How to break your K-addiction (Part 2)

In my last post, we talked about how we can know whether we are addicted to all things Hallyu and the similarities it actually has to substance abuse. Today we talk about some practical things we as Christians can do to break free from it. I’m talking to my sister and psychologist to get her perspective. Here are her thoughts:

Is your addiction severe?

There is nothing wrong with kpop / culture in itself. But too much of a good thing is not a good thing. Stand back and ask yourself how much kpop/culture consumes your life. Talk to a trusted friend or family member and ask them for their objective opinion.

Don’t buy into the lie

Will engaging in kpop / culture somehow make you more accepted? Does it somehow make your more attractive to others? Does dressing a certain way or listening to certain types of music make you more popular? These may have been true for your for a period of time but it doesn’t last. These can be good things to strive for, but at what cost? Don’t buy into the lie. Striving for these things makes you a slave to them. Be careful that you don’t start to do other more risky behaviours in order to gain popularity or acceptance.

Consider abstaining for a period of time

Having been so consumed in kpop/culture for such a long time, you may have stopped doing healthy, fulfilling non-screen activities. Set a period of abstinence to re-engage nonscreen activities that interest you and who you are without kpop/culture. You may need to abstain from all related devices / media / related activities, or just some.

Rediscover yourself

Figure out your self-image / body image without kpop – what other things are you good at? What is your personality? What other leisure activities do you enjoy? Be a creator rather than a consumer – Don’t just absorb images, music and text…cook something, make something, help somebody, get involved in projects that involve other causes and other people, do some volunteering and have an effect on those around you and in the world.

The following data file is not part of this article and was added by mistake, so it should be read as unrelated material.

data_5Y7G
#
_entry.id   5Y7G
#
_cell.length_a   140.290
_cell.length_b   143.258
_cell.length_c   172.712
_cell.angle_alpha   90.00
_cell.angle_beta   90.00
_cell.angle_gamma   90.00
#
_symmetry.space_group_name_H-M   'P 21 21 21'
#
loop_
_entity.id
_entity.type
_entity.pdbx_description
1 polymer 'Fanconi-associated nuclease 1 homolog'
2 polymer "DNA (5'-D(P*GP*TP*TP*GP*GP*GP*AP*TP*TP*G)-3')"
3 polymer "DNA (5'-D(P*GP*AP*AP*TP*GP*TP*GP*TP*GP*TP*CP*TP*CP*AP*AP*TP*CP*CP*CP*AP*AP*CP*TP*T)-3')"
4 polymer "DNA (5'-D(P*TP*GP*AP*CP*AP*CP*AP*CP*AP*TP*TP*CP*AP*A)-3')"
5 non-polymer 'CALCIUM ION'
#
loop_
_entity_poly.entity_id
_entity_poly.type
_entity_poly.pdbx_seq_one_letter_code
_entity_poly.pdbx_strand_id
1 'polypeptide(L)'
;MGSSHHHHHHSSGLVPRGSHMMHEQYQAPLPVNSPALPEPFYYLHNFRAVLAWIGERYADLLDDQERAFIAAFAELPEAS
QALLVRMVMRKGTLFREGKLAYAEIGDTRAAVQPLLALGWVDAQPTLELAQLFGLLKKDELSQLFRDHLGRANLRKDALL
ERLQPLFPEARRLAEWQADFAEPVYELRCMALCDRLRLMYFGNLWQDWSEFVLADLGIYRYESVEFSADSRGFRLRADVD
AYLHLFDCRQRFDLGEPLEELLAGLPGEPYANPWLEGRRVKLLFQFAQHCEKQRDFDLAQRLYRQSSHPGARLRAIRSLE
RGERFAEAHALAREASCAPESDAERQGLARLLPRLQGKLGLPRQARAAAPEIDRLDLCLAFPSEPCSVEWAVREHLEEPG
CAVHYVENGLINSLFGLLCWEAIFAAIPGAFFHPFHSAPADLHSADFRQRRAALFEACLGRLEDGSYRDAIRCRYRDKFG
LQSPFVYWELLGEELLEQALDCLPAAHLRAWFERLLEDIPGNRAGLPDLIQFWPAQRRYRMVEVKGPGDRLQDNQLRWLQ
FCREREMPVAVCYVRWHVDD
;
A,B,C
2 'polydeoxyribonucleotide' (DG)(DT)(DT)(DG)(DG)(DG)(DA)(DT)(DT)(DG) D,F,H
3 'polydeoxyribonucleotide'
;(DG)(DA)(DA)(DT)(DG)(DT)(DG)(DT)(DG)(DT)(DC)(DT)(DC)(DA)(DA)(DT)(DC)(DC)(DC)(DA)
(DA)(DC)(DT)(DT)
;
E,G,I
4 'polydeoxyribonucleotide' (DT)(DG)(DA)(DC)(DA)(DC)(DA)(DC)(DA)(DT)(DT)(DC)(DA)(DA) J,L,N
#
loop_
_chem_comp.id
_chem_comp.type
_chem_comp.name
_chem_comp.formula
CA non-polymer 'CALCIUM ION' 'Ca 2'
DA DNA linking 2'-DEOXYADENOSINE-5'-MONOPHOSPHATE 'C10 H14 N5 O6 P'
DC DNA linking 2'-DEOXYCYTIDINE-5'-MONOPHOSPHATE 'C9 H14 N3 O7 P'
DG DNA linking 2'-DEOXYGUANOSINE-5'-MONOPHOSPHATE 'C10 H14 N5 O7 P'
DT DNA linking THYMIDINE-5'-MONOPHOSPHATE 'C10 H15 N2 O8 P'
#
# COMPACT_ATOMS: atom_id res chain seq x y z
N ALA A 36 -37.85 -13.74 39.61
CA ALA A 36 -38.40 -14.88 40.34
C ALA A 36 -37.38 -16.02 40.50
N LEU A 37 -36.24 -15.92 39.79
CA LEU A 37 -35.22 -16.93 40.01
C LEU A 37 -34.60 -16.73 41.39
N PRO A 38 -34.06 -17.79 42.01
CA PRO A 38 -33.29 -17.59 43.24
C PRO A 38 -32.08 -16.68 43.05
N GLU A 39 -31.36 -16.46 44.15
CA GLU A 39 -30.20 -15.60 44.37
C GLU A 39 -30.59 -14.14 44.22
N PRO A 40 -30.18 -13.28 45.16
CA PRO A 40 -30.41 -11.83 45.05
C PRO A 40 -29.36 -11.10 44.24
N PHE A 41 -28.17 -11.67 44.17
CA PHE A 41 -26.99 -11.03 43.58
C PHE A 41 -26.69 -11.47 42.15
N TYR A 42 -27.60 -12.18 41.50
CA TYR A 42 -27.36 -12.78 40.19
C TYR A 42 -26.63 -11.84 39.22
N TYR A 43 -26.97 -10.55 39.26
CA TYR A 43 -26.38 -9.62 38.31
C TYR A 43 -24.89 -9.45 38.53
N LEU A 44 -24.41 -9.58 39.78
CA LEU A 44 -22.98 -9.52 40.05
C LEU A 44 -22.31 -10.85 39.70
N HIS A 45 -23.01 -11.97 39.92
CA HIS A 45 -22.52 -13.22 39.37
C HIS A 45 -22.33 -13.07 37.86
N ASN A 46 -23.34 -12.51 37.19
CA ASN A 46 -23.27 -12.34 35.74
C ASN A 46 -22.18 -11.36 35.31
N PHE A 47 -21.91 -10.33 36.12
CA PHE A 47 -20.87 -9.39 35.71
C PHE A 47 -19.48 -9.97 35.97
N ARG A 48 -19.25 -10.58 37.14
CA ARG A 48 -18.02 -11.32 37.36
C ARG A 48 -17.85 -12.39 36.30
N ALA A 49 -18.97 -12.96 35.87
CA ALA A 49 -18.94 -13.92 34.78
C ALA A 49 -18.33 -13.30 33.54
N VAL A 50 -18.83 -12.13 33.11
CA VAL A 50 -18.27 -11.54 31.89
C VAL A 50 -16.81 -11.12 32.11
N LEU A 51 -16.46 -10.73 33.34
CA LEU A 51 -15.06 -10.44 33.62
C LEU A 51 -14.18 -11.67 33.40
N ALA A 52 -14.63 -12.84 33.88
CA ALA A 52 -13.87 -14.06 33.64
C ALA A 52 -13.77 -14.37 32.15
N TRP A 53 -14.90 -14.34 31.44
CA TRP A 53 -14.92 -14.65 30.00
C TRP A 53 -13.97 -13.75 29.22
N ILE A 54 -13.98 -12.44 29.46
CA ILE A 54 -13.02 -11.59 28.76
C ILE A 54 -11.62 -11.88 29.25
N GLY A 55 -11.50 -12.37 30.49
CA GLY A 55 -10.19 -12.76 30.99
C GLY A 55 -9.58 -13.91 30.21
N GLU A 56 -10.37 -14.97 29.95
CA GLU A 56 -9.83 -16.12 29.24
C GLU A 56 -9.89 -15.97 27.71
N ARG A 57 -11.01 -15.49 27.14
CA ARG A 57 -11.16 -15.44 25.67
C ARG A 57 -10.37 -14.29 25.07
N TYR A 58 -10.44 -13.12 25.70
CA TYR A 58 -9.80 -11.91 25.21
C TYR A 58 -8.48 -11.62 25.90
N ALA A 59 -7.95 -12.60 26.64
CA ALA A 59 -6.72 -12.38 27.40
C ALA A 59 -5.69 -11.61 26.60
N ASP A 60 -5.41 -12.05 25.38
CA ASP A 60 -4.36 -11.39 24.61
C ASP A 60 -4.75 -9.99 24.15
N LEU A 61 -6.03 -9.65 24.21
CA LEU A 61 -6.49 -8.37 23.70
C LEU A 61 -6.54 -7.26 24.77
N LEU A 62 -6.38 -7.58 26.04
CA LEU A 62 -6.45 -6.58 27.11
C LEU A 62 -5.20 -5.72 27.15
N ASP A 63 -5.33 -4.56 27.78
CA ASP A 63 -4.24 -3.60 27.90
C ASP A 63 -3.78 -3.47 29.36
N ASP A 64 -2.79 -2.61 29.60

Know your weakness and have a plan

For example:
  • A time of day: Do you engage in kpop/culture in the evenings mainly? Consider finding a substitute nonscreen activity during this time.
  • A place: Do you engage in kpop/culture mainly in your bedroom? Spend more time in other rooms such as the living room, or get out of the house and spend time with friends face to face.
  • Devices: Do you engage in kpop/culture on your phone? On your laptop? Avoiding use of these devices may be possible for some but for others you may want to consider reducing the amount of time you spend on the phone or the computer. Limiting yourself to a few hours a day (be realistic to start with) will help. If your addiction is severe you may want to stop use of these devices for a period, since even a limited amount of use will be difficult for you as you will easily click on interesting links / photos, etc.
  • Music: Can you listen to other types of music, or cut your kpop playlists from your phone for a period?
  • YouTube: Can you unsubscribe from certain channels for a period of time?

Get support

The strategies outline above can be hard to carry out. You need someone who can give you the hard word when a situation calls for it and you are too weak to say no. Give this person regular updates so they can stay accountable.

Go for something better!

Are you satisfied with being known as someone who consumes kpop / culture, or do you want to be known for greater things? Be someone who is known for being kind, hard working, witty, talented, funny, animated…these are qualities you develop by engaging with others and in the world, not by just being a consumer. While there’s nothing wrong with kpop / culture in itself, it does end up being a very self-centred activity and a very selfish activity. It is about what pleases me and makes me happy. Think about the kind of person you want to be. Think about where you’d like to be in 1 year’s time and ask yourself will your current habits and behaviours get you there. If you are not confident about the answer to these questions, it may be because you’ve disconnected yourself from others and from the world for far too long. Give yourself a chance and rediscover yourself first.

Consider professional help

If the above strategies don’t work for you, consider seeing a professional counsellor.

Ultimate joy is only found in Jesus

Addictions promise satisfaction but never deliver. If only a little more, and then I’ll be happy…but this is never the case for long and very soon we want more. True satisfaction is only found in worshipping Jesus. He loves us and gave Himself up for us. We don’t have to seek acceptance or approval from others when we already have it in Jesus. We don’t have to make ourselves popular and significant when God has already said that we are his precious sons and daughters. If you are not a Christian and this doesn’t make sense to you, check out your local church or ask a Christian friend what this is all about.
Thanks to my sister for giving all this helpful advice and I hope it’s been helpful for people out there!
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